Doing my best but Progress is lacking in job, what to do?

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I'm not a lower level helpdesk like escalating everything to others. But I am a upper level product support engineer who solves 70% tickets from my side and escalate 30% to developers. I don't identity myself as a system admin as I don't do much "admin" imho.

I am learning operations engineering and I feel I am learning very little and no progress. For the first 1 year at the job, I felt like I learnt lots of new things, but I've been stuck in this advanced beginner phase where most of the basic things seems alright but actually building things seems hard and impossible.

What can I do to accelerate my learning? I find it really productive when I am studying at libraries in My weekends. It helps to build my mental stamina/fortitude and I credit most of the things I learnt outside the job to the learning(self) on the library.

I run linux on my various virtual machines and keep tinkering with them. I think this is the bare minimum that every linux professionals are doing. I run nginx, LVMs, docker, k8s and keep learning new stuffs but I have felt that I am not reaching a next level of learning.

RHCSA could help but it's out of my budget. And company won't sponsor newbies. They only sponsors managers to learn.

Any guidance is available? If I want to write a bash script that does even slightly challenging things than simple stuffs, I've to use chatgpt and it ruins everything. I remorse using chatgpt because I am not actually learning when using chatgpt. I want to be write anything(I mean to reasonable extent) by myself.
 


You can start here:


I can provide other info. later....I'm off to work.
 
Paying $700.00 or more for the RH exams that will give you your Computer Engineer License is expensive for one and two, those exams are often very far away to drive to.
Since your employer won't sponsor newbies than you'll have to learn what you can online.

You could purchase the exam books on Amazon or used elsewhere on the internet.

RHCSA Red Hat Enterprise Linux 9 Certification Study Guide, Eighth Edition


Also, if you could give more details on what exactly you would like to achieve that would help us to help you.
 
devops-dev=ops(operations engineering)

NoI am solely interested in ops part. Sysadmin part.
Then you're interested to become system administrator.

Note that dev-ops is not universally defined and may include various things, likewise system administrator can be limited in what it does because you might as well be network administrator (or network operator) which relaxes the burden of a system administrator.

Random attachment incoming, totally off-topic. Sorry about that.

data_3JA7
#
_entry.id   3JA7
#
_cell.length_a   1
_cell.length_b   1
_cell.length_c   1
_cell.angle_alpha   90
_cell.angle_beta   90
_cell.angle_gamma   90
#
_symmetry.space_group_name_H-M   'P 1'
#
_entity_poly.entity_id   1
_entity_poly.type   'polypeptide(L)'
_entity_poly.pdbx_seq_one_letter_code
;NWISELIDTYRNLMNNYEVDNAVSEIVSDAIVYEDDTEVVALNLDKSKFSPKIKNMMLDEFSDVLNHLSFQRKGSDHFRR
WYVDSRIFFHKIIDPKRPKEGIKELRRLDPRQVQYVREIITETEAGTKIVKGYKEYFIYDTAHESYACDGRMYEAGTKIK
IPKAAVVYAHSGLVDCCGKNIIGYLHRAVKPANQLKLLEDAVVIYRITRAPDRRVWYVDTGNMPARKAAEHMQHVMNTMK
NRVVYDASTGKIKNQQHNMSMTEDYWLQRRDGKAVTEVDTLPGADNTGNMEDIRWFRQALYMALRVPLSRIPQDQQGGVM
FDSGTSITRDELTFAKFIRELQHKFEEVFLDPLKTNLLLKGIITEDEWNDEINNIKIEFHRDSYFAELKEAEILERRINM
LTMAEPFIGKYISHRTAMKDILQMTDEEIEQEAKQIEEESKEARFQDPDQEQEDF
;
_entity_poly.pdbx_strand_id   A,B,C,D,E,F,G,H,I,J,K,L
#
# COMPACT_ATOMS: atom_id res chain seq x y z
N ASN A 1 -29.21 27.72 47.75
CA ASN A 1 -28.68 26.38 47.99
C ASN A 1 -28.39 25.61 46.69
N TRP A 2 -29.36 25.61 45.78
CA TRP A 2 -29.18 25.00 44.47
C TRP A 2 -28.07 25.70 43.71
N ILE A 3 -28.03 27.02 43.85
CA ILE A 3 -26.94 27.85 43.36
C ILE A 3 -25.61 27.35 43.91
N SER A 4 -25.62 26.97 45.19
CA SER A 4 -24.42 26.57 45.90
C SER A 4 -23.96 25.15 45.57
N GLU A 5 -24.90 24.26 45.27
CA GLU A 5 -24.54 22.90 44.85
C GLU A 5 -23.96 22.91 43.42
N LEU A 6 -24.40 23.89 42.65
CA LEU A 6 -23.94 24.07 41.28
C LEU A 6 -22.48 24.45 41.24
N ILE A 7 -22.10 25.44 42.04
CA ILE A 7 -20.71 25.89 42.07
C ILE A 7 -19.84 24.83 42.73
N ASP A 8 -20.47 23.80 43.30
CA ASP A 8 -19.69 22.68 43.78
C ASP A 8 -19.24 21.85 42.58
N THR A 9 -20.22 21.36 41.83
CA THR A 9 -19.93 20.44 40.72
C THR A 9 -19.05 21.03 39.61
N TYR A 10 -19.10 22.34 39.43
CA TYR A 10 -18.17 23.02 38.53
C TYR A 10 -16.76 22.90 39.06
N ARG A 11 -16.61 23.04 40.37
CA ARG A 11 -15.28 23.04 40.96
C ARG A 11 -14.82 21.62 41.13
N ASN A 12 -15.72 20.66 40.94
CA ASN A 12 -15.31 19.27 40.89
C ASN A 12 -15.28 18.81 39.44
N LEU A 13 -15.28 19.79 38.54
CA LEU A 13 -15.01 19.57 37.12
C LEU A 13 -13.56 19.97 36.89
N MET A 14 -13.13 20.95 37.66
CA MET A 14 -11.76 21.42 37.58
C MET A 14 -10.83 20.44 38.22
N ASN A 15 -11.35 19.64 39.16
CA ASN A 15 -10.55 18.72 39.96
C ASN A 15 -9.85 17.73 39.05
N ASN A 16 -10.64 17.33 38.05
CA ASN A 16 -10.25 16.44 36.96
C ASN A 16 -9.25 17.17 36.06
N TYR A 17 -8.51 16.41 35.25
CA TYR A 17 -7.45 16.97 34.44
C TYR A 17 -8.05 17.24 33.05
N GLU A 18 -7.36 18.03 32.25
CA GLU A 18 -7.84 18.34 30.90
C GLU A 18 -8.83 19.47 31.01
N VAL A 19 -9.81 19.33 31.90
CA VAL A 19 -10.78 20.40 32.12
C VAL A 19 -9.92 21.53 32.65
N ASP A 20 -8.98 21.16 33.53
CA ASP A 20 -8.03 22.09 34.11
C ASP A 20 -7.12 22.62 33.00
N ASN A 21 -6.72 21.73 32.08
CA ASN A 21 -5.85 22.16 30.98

system administrator if not limited in his\her job includes also network administration, therefore you'd need to be skilled in administration of operating systems of all kinds not just Linux, but also servers, server technologies as well as Windows and windows server administration.

Unless you job would require you to administer Linux only systems.
Often times a system administrator administers multiple systems not just one thus you'll also need to be network administrator and have skill in that.

Which of these things exactly do you need to boost your skills?
 
system linux only.
Start by memorizing Linux commands (command line programs)

You don't need to fully know how to use them but you do need to know what they are used for and how they're called, so that when you need to do something you know which tool to use.

You should be familiar with at least 200 most commonly used terminal commands (only their use case not details and all their options)

Next step is to learn abut systemd, again not all details but only high level overview so that when you need to do something with it you know what it does and how systemd is organized and how it works.

Next step would be to boost your networking skills, ex. IP addressing, DNS (including encrypted DNS) and how to set up etc; routing and routing tables, protocols etc.

Next step get skilled with grub and grub options, and anything related to manipulating boot like efibootmgr tool

This is bare minimum a system admin needs to know.
 
Ah I see. Thanks for the info.
If this completes your thread, kindly mark your thread solved by going to your first post and edit it and type Solved in the title line.

Best wishes to success in learning the en devours of the skills and techniques in the system admin department.:)

Cheers,
Alex
 


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